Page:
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AFRL Says Angry Kitten Combat Pod Capable of Rapid Reprogramming

Operational assessment

AFRL Says Angry Kitten Combat Pod Capable of Rapid Reprogramming

The U.S. Air Force Research Laboratory said the Angry Kitten Combat Pod electronic attack system demonstrated rapid reprogramming capabilities between flights during an assessment activity.

The Angry Kitten Combat Pod is an updated version of Georgia Tech Research Institute’s Angry Kitten pod. The system simulates enemy electronic attack signals during test and training missions.

The platform underwent a two-week operational assessment in April that was funded by AFRL’s Strategic Development Planning and Experimentation Office. It demonstrated its capabilities as part of the App-Enabled Rapidly Reprogrammable Electronic warfare/electromagnetic Systems experiment campaign, AFRL said Tuesday.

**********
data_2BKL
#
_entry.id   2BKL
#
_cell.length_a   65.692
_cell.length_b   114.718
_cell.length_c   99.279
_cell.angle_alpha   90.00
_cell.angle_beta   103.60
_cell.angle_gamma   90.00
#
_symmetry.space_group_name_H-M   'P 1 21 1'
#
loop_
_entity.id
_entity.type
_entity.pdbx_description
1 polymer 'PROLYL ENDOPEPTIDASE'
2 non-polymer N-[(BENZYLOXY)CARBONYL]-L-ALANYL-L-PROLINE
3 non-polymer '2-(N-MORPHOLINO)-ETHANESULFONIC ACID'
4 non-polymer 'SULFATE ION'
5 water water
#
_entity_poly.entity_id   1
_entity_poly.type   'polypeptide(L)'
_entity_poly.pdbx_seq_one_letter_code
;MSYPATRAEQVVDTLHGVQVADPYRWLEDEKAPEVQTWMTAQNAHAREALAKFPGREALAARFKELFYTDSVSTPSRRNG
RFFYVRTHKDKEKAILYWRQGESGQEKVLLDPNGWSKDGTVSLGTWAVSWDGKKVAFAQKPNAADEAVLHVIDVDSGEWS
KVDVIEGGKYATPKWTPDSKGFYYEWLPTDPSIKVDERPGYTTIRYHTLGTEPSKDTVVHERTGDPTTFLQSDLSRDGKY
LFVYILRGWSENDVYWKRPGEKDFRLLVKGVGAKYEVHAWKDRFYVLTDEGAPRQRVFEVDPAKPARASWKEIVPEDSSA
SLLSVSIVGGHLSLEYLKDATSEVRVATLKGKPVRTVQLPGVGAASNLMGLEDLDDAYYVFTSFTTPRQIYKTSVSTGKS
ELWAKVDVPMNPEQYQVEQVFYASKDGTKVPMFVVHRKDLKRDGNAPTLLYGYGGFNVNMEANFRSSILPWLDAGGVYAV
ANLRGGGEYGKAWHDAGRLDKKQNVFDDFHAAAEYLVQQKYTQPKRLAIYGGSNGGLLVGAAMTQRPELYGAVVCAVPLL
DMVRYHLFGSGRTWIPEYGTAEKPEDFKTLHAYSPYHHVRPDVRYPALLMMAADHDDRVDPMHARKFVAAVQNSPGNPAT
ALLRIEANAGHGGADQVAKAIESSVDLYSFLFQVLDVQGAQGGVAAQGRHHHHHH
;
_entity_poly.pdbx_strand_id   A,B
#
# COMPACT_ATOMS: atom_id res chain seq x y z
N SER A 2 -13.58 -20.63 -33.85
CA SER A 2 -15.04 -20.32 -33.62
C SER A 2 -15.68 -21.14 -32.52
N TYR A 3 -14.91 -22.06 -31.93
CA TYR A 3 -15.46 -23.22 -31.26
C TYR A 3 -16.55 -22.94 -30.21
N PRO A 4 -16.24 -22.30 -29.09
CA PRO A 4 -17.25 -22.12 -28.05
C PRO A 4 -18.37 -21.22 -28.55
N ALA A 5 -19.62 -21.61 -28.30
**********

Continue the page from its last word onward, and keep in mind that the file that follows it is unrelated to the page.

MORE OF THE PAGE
Before the demonstration, programmers developed specific mission data files, which were validated in laboratories at Robins Air Force Base. Testers were also able to create data file updates at Nellis AFB during the operational assessment and were able to apply those updates instantly.

The Air Combat Command recommended that four Georgia Tech pods be converted into combat versions to protect warfighters against adversarial radio frequency threat systems.

AFRL said the assessment showed how open hardware and software systems could be useful to the military. Keith Kirk, the experiment program manager for Angry Kitten, said using open systems allows users to swap hardware modules and software applications to change offensive and defensive effects.

Lt. Col. Stephen Graham, the operational assessment test director for the Angry Kitten Combat Pod, said users were able to update the platform’s mission data file software overnight to improve performance. The data files used on the jamming pods were built on an open-source programming language, which allowed programmers to design effective techniques depending on different RF signature data.

Throughout the two-week assessment, testers completed 30 sorties and demonstrated post-flight reprogramming to improve effects.

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